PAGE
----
Trend Micro says C-level executives are not prepared for GDPR
FYI, this story is more than a year old
Cyber security company Trend Micro has conducted a survey finding that C-level executives are not taking the upcoming General Data Protection Regulation (GDPR) seriously enough.
The survey has found up to 16% of respondents don’t believe they will be impacted by the regulatory scheme, and more than a quarter (28%) admit they have limited or no processes in place for risk management and cloud security within their organisation.
The company says the results indicate some confusion as to exactly what Personally Identifiable Information (PII) needs to be protected.
Of those surveyed, 64% were unaware that a customer’s date of birth constitutes as PII and 42% wouldn’t classify email marketing databases as PII.
32% also don’t consider physical addresses and 21% don’t see a customer’s email address as PII either.
These results indicate that businesses are not as prepared or secure, as they believe themselves to be, as this data provides hackers with all they need to commit identity theft, with businesses facing fines for non-compliance.
Indi Siriniwasa, Trend Micro A/NZ managing director for enterprise and government says it’s concerning that so many Australian organisations are not prepared for the new legislation.
“It has never been more important for organisations to make cybersecurity a key priority, and protect the interests of their customers against cyber security attacks," he says.
“Not only is this a security and prevention issue, but it can also have a disastrous impact on both brand and reputation.”
According to the global survey, 66% of respondents appear to be dismissive of the amount they could be fined without the required security protections in place.
Additionally, 66% of businesses believe reputation and brand equity damage is the biggest pitfall in the event of a breach, with 46% of respondents claiming this would have the largest effect on existing customers.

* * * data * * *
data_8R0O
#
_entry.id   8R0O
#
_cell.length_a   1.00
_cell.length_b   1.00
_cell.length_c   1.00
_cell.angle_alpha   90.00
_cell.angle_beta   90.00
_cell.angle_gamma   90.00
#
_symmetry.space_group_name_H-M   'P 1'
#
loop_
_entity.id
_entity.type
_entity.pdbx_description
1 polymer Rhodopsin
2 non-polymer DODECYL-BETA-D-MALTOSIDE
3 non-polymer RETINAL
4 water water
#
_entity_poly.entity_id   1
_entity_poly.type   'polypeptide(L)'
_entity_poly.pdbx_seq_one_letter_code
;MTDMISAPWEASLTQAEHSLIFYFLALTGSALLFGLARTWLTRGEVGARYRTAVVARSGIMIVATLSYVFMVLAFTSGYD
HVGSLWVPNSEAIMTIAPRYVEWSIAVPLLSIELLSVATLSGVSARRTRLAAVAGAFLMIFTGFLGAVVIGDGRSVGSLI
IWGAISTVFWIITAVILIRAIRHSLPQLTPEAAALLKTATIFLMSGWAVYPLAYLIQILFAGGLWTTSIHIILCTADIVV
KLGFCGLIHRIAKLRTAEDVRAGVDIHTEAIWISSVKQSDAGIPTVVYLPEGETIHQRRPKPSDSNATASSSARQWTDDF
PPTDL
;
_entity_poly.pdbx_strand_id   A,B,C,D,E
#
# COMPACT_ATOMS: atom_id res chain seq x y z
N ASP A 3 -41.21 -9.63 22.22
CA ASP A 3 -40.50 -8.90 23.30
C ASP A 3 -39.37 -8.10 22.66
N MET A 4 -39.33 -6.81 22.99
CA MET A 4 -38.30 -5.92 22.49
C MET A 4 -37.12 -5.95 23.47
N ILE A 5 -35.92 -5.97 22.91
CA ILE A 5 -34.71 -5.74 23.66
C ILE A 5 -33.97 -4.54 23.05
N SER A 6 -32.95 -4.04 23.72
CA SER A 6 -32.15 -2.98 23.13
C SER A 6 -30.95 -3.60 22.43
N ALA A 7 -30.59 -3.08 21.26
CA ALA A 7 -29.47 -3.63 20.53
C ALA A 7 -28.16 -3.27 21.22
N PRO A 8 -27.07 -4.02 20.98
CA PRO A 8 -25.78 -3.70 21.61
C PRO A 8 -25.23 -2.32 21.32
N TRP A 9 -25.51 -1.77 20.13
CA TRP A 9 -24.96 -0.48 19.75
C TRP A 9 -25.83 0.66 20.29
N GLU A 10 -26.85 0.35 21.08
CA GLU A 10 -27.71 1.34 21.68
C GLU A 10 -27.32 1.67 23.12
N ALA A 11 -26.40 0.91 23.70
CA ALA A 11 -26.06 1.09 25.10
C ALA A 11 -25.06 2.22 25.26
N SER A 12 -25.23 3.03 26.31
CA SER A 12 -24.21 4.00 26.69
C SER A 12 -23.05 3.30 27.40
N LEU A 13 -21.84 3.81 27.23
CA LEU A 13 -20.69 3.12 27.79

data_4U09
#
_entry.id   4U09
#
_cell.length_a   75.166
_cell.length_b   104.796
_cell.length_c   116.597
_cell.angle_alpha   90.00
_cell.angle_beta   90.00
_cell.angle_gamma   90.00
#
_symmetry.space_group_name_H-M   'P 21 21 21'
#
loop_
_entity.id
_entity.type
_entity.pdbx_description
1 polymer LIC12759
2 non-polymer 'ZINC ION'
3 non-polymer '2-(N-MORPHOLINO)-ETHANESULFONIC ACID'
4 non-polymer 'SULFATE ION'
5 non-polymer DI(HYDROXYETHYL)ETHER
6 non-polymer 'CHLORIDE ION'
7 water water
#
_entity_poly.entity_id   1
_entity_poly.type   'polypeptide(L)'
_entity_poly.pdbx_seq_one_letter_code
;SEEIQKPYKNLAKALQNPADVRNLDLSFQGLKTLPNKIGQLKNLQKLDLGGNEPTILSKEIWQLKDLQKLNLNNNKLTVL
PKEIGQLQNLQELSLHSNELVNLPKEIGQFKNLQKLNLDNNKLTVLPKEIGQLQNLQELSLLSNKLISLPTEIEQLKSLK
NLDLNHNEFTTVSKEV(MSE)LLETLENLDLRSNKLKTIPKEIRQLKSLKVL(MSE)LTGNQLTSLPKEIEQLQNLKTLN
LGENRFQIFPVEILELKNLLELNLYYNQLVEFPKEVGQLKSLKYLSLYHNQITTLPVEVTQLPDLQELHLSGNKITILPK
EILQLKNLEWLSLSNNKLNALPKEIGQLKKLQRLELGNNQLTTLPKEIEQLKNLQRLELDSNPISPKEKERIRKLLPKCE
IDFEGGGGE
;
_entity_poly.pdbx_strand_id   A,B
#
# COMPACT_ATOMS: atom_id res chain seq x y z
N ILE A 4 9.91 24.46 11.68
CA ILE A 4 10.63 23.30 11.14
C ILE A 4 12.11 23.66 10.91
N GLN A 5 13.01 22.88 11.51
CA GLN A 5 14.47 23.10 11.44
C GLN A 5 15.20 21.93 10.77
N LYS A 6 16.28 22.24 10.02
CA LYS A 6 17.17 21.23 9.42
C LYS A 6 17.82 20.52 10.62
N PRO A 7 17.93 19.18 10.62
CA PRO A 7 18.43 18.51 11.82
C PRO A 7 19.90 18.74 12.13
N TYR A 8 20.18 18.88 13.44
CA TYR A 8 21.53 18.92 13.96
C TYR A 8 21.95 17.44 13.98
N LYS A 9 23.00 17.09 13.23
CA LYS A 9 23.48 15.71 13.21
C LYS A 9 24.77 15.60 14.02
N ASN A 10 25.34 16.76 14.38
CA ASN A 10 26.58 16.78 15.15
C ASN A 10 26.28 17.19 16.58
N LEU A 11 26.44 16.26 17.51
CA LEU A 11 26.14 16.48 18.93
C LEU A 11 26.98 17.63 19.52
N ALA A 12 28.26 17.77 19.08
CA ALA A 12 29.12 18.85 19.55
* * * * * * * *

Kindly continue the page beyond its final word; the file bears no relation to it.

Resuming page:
Trend Micro says these attitudes are especially alarming considering businesses could be shut down in the event of a breach.
In addition, the survey has found businesses aren’t sure who should take ownership of ensuring compliance with the regulation.
Of those surveyed, 31% believe the CEO is responsible for leading GDPR compliance, whereas 27% think the CISO and their security team should take the lead.
The survey has found only 21% of those businesses actually have a senior executive involved in the GDPR process.
Siriniwasa adds, “Increasingly, cyber security is being addressed by executives at a board level which has been triggered mainly by the widespread awareness around the financial and reputational threat that outbreaks such as WannaCry and Petya have had on organisations around the world.
“It’s important for key decision makers including board executives to take shared responsibility to drive much-needed industry change.”
With threats growing in sophistication, businesses often lack the expertise to combat them, and layered data protection technology is required.
GDPR mandates that businesses must implement state-of-the-art technologies relative to the risks faced.
Despite this, only 34% of businesses have implemented advanced capabilities to identify intruders, 33% have invested in data leak prevention technology and 31% have employed encryption technologies.
The GDPR scheme will be implemented globally on the 25th of May 2018.